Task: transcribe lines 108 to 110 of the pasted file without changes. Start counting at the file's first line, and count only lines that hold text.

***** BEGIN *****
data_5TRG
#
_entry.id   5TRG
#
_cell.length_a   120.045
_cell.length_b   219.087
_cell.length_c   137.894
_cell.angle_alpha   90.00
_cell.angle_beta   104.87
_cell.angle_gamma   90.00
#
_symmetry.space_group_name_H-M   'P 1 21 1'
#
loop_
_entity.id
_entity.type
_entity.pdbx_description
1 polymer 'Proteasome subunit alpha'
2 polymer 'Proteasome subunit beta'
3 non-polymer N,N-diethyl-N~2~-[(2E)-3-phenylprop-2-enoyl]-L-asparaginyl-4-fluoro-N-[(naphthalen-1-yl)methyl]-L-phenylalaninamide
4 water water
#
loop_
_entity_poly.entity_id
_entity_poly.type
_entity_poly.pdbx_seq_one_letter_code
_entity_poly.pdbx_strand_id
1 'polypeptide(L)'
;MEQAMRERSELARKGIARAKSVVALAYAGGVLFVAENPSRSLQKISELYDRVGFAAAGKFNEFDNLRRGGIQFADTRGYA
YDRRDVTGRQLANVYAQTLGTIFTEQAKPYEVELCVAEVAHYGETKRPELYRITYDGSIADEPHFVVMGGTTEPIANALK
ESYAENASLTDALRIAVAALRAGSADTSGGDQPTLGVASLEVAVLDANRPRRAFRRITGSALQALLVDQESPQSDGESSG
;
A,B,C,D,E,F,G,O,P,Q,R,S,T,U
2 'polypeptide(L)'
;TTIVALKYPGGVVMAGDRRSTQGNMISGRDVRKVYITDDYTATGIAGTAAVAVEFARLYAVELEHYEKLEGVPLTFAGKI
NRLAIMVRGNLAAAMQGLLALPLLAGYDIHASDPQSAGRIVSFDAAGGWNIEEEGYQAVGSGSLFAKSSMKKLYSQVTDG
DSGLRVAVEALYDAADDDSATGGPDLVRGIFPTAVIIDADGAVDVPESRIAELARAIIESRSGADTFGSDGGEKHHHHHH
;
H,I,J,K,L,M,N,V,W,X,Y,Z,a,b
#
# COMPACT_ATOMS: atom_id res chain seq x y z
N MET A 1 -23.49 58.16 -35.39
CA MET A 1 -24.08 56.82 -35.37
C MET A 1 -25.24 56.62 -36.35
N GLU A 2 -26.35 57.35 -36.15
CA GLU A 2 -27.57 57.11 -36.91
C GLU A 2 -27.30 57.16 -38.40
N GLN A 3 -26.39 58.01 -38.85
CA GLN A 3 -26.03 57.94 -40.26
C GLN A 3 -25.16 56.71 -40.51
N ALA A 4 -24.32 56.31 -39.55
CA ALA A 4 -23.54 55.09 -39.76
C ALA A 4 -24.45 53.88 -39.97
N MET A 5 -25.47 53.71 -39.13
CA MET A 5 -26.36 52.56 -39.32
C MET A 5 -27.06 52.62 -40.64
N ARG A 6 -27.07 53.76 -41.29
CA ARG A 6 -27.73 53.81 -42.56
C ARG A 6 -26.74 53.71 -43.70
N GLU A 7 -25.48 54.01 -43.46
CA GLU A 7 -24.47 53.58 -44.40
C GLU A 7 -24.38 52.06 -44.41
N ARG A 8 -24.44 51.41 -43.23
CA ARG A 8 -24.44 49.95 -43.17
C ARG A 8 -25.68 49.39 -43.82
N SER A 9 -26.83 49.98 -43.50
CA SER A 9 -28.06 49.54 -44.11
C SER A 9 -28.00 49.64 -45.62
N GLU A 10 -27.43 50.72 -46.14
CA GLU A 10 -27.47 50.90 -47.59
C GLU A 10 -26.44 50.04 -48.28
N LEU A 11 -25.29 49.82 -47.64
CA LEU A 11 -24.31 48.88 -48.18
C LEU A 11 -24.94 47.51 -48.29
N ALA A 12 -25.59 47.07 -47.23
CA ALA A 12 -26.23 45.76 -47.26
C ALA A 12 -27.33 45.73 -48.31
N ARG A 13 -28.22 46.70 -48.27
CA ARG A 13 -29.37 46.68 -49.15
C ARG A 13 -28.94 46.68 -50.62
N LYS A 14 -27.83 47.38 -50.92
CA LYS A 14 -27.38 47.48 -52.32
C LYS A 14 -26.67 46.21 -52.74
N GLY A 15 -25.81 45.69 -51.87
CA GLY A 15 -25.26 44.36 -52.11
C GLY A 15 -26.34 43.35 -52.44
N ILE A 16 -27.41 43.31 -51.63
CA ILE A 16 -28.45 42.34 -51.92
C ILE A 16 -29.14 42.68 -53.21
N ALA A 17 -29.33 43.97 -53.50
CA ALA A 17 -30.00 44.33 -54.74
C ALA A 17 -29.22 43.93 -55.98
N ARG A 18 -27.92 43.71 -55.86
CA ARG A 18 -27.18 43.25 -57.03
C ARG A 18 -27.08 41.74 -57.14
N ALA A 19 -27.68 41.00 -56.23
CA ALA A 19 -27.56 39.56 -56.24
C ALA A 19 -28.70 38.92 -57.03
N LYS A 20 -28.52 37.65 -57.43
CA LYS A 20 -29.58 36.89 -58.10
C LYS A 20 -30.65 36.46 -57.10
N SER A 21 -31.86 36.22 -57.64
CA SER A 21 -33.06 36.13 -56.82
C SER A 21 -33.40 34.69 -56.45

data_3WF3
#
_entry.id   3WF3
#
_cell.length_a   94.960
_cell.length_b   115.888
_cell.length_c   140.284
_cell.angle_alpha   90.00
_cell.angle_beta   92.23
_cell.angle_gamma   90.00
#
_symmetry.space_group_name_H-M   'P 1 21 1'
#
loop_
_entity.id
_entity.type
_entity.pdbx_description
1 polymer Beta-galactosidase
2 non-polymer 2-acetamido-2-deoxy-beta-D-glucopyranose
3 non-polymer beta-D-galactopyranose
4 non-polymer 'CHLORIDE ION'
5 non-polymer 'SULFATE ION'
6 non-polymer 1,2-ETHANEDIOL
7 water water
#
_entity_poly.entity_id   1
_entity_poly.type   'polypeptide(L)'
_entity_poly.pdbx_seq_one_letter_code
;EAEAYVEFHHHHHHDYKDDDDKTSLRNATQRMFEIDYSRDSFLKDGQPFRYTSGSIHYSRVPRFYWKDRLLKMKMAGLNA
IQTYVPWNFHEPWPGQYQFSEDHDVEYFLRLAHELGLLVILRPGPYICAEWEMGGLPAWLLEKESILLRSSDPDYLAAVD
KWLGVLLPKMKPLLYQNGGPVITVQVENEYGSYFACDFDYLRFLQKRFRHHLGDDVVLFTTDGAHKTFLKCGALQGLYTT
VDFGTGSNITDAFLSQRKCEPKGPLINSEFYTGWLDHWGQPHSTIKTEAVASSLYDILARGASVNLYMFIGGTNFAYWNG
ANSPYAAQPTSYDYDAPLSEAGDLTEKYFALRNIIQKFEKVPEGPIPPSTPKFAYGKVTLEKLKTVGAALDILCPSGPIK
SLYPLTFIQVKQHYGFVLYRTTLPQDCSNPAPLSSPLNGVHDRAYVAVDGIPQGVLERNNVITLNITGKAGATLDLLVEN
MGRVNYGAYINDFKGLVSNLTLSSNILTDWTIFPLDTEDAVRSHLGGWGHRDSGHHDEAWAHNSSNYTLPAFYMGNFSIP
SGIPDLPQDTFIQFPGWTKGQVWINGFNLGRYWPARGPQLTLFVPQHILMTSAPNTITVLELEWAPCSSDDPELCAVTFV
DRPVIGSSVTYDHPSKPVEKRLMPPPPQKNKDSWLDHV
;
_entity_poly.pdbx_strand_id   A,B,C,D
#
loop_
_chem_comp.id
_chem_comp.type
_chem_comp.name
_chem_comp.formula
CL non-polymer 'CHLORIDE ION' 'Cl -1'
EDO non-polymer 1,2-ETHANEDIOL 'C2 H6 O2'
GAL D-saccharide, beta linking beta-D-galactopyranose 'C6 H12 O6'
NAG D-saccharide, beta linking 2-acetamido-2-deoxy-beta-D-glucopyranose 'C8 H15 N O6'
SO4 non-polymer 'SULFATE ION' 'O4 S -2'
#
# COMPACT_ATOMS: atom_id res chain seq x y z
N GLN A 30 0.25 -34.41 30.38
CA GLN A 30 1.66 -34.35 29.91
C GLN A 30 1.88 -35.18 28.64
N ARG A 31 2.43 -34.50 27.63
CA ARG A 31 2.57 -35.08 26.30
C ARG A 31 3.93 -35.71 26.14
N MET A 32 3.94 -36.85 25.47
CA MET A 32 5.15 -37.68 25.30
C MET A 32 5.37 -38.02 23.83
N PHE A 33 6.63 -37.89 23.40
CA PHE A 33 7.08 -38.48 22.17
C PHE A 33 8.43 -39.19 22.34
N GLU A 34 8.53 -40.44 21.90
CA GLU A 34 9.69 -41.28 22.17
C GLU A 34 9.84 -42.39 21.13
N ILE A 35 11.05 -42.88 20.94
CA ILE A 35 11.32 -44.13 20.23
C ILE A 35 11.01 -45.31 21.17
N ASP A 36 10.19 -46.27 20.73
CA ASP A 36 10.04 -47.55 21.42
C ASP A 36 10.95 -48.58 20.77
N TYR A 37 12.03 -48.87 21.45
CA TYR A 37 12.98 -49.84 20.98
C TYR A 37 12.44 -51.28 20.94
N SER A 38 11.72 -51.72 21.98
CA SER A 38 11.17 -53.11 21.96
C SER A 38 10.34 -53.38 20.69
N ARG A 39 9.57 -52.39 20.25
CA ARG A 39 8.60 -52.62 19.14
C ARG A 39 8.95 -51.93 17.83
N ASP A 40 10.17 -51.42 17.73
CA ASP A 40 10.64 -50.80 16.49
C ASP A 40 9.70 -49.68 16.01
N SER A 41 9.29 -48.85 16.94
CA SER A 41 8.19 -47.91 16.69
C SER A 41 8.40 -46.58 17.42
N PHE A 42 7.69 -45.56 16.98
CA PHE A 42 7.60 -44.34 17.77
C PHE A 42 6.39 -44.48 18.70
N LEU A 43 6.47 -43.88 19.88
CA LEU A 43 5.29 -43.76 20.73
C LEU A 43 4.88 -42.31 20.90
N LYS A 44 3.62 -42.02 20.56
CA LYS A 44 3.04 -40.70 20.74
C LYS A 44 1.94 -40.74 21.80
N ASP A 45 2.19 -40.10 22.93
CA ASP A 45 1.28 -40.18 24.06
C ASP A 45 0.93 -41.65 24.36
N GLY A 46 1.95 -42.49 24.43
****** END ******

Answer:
#
_cell.length_a   94.960
_cell.length_b   115.888